Chief Justice Renato Corona: Statistically Guilty?

“There are three kinds of lies: lies, damned lies and statistics.”
– Mark Twain’s Own Autobiography: The Chapters from the North American Review

Pulse Asia released their findings on the Impeachment of Supreme Court Chief Justice Renato C. Corona from a March 2012 Ulat ng Bayan national survey and requested media assistance in disseminating the results to the public (http://pulseasia.com.ph/pulseasia/story.asp?ID=747). Of course, Philippine media obliged but interestingly, two major news/media organizations came up with two different decisions as to which part of the conclusion to focus on in their headline banners:

GMA Network Headline: “Pulse Asia: 47% of Pinoys Believe Corona Guilty” http://www.gmanetwork.com/news/story/252057/news/nation/pulse-asia-47-of-pinoys-believe-corona-guilty

InquirerNews: “43% of Filipinos Uncertain About Corona’s Guilt: Pulse Asia” http://newsinfo.inquirer.net/164531/43-of-filipinos-uncertain-about-coronas-guilt%E2%80%94pulse-asia

Pulse Asia issued only one summary statement regarding the guilt or innocence of the Chief Justice but GMA Network quoted only the first portion of the statement  (“47% of Filipinos think Supreme Court Chief Justice Corona is guilty of the charges filed against him,…“) while Inquirer chose the second part only of the same sentence (“…43% are ambivalent as regards his innocence or guilt.”

Clearly, GMA and Inquirer made their own editorial judgement about what conclusion to headline and left it to the intelligence of their readers to digest the fine print.

47% or 15% Guilty, Statistically Speaking.

Pulse Asia stated that “Almost half of the Filipino population (47%) is of the view that Supreme Court Chief Justice Corona is guilty, with 33% saying he is probably guilty and 15% being certain about his guilt.” An examination of  Asia Pulse Table 5 actually shows that the “47%” guilty is the sum of the 33% who said that the Chief Justice is “probably guilty” and the 15% who said that he is “definitely guilty.” In other words, to the survey question “Sa mga pinaparatang na pagkakasala kay Chief Justice Corona, masasabi ba ninyong siya ay.…” the respondents were allowed to choose from six (6) different responses (definitely innocent, probably innocent, undecided, probably guilty, definitely guilty, I don’t have enough basis to make a decision).  Statistically, and this is a common practice in research, the % of responses to two or more categories are sometimes combined. Thus, the statistical guilt at 47% (33% + 15%). However, a researcher can also decide to apply a more stringent rule, in this case, to use only the “definitely guilty” (YES) or definitely innocent” (NO) % responses as the criterion for guilt or innocence.

http://pulseasia.com.ph/pulseasia/story.asp?ID=747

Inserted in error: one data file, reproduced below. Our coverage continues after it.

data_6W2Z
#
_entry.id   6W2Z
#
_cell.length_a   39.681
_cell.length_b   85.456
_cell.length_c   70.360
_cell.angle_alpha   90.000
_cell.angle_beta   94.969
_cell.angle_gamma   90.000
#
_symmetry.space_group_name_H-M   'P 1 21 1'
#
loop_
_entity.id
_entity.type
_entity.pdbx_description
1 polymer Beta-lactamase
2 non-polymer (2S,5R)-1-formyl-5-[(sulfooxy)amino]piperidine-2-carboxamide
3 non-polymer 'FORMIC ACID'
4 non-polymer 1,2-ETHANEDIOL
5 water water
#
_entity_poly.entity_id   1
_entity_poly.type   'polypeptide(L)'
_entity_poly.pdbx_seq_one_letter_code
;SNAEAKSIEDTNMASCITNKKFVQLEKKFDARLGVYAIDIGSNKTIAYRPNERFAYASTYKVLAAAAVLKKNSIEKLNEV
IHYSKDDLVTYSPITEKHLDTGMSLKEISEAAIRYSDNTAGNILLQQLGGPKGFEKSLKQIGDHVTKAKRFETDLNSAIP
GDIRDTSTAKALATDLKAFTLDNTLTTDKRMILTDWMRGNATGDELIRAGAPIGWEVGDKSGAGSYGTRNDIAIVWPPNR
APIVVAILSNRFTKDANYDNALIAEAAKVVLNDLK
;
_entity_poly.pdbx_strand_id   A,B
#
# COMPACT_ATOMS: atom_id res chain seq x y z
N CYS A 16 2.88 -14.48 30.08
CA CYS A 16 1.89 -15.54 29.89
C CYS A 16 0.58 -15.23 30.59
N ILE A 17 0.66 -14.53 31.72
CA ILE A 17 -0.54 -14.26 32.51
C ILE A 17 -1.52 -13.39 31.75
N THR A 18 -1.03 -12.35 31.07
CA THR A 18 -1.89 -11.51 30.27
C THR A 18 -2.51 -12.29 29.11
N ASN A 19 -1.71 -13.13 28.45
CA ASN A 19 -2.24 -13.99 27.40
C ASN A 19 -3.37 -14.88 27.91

In this case, the conclusion would have been “15% of Filipinos found the Chief Justice Guilty” or “1% of Filipinos found the Chief Justice Not Guilty.” However, the % of guilt or innocence does not seem to be the most interesting aspect of the survey. Given that the survey was conducted after the prosecution team has rested on their case, the more remarkable result seem to be that “85% of Filipinos were still undecided, probably uncertain, don’t have enough basis” about the guilt or innocence of the Chief Justice.

This is the humble submission of this representation: a stringent interpretation of the response categories % results (YES, NO, UNDECIDED) would indicate that a significant majority of Filipinos remain NOT FULLY convinced about the guilt or innocence of the respondent Chief Justice Corona. However, this representation will not go to the extent of concluding that the prosecution team failed in their task of convincing the Filipino nation of the guilt (political, judicial, statistical or otherwise) of the Chief Justice.

Let us wait for the next survey results since Pulse Asia announced that they will not stop conducting conducting surveys on the ongoing impeachment trial of Chief Justice Renato Corona. Would be interesting to find out any changes in the opinions of the Filipinos after the defense panel have closed their presentation.

Additional references:

Lies, Damned Lies, and Statistics: http://www.york.ac.uk/depts/maths/histstat/lies.htm

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~ by Martin Gaerlan on March 22, 2012.

One Response to “Chief Justice Renato Corona: Statistically Guilty?”

  1. […] 26 to March 9, only 15% of the respondents believed that the Chief Justice was definitely guilty (https://curatormuseo.wordpress.com/2012/03/22/chief-justice-renato-corona-statistically-guilty/). However, in the Social Weather Stations survey, conducted between March 10-13, a large 73% of the […]

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